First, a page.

A Community Devoted to the Preservation and Practice of Celestial Navigation and Other Methods of Traditional Wayfinding
From: Brad Morris
Date: 2014 Sep 27, 13:50 -0400
I do so hope you caught the adjustment due to delta longitude from the central meridian of your timezone.
The Nautical Almanac produces the time of meridian passage at the central meridian of our time zone (yes, we are in the same time zone).
But as neither of us is located on that central meridian, an adjustment to the time published must be made. Why is that? Its because of the steady rotation of the earth! In your case, it takes the earth just a bit more time such that the sun crosses your meridian. In my case, the published time comes after my meridian passage, as I am before the central meridian.
The time of meridian crossing can thus be directly calculated. For us, the central meridian of our time zone is 75°. Your longitude is 75° 22'.5. Subtracting 75° from 75° 22'.5 leaves 22'.5.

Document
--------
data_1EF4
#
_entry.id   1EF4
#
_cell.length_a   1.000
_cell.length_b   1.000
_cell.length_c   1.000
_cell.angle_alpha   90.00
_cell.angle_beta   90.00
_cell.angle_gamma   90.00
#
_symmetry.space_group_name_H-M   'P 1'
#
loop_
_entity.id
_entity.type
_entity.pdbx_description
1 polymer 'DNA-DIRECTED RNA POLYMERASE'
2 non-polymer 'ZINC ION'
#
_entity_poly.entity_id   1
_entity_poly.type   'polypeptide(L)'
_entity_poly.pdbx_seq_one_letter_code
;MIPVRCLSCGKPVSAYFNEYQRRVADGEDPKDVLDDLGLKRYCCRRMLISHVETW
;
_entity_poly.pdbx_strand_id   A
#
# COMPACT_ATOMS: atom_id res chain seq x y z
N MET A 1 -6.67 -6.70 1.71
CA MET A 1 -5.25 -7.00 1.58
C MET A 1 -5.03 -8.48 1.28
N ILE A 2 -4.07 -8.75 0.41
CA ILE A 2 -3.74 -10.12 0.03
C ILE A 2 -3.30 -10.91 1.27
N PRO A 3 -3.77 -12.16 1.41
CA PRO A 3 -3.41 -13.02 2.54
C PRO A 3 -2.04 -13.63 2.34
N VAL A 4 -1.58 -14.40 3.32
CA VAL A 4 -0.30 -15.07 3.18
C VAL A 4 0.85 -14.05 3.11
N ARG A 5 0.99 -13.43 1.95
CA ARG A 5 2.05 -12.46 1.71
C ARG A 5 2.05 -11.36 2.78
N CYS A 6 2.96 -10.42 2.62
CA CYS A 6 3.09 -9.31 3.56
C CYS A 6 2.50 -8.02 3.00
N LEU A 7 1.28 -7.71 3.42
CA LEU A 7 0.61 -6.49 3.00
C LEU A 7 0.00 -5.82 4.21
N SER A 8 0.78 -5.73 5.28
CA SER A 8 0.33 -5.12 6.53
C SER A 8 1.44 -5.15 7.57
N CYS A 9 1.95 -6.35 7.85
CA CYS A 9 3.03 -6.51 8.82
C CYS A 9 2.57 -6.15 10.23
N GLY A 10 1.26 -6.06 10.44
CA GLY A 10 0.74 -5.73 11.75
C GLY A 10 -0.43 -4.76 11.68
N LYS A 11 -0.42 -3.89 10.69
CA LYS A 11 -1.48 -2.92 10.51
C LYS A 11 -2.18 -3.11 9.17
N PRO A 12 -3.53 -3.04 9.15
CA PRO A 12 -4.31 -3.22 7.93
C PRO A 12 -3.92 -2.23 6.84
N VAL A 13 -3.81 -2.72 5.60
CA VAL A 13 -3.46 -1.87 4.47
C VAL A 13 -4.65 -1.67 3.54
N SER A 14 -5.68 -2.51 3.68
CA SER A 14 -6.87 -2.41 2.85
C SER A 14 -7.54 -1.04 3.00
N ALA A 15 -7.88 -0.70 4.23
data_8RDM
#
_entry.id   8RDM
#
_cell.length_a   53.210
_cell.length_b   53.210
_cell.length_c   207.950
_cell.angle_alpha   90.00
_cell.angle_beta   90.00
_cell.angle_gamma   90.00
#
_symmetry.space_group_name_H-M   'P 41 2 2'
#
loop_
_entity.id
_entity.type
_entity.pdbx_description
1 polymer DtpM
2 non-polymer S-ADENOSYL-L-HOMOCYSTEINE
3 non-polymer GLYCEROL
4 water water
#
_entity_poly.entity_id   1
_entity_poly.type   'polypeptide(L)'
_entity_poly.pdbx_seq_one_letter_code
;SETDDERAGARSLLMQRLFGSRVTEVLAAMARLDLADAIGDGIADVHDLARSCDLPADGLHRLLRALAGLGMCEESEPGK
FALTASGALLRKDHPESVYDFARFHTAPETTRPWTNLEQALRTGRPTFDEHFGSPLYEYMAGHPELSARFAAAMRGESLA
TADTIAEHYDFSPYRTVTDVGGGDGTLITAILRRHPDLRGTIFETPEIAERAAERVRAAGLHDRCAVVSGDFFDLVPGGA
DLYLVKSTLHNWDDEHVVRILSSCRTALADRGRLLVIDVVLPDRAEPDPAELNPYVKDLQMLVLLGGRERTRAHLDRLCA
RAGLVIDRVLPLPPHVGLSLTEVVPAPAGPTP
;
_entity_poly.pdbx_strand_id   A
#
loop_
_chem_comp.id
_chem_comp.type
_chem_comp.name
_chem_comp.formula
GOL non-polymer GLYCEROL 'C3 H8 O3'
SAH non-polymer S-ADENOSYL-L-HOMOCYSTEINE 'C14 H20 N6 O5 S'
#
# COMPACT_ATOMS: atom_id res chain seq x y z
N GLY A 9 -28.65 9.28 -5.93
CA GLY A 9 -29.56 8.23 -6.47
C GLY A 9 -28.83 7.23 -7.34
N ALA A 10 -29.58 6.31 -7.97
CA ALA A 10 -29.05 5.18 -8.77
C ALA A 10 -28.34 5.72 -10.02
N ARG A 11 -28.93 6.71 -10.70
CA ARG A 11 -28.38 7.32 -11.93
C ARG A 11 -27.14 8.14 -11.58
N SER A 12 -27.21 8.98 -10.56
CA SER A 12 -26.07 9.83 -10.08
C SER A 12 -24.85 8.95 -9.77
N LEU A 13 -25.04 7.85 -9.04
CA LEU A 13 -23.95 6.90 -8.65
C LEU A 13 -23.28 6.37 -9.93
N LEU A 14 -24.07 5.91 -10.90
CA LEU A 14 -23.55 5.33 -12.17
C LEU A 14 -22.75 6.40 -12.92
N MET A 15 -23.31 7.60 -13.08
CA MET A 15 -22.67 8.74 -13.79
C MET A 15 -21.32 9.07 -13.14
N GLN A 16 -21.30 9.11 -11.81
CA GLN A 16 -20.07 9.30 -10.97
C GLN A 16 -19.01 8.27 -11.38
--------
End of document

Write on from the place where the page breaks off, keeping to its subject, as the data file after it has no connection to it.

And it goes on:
Now the earth rotates at 15°/hour; or INVERTING that (60 minutes/15°) yields 4 minutes of time per degree.
Your delta is 22'.5 (22'.5/60minutes of arc per degree) which is 0.375 degrees.
Multiply the 4 minutes per degree by 0.375 degrees yields 1.5 minutes of time or 1 minute 30 seconds.
(I urge you to write this out on a piece of paper, including the units, so that it becomes clearer)
We're almost there. To the time published in the Nautical Almanac, simply add the 1m30s we just found for your longitude.
As Greg points out, you would want to be shooting the altitude minutes before until minutes after LAN. It is impractical to try to obtain the altitude just at the very moment of meridian crossing. Further, there is no need to do so, as the altitude changes very slowly around meridian crossing.
My longitude is 72° 47'.6. What is my adjustment for LAN?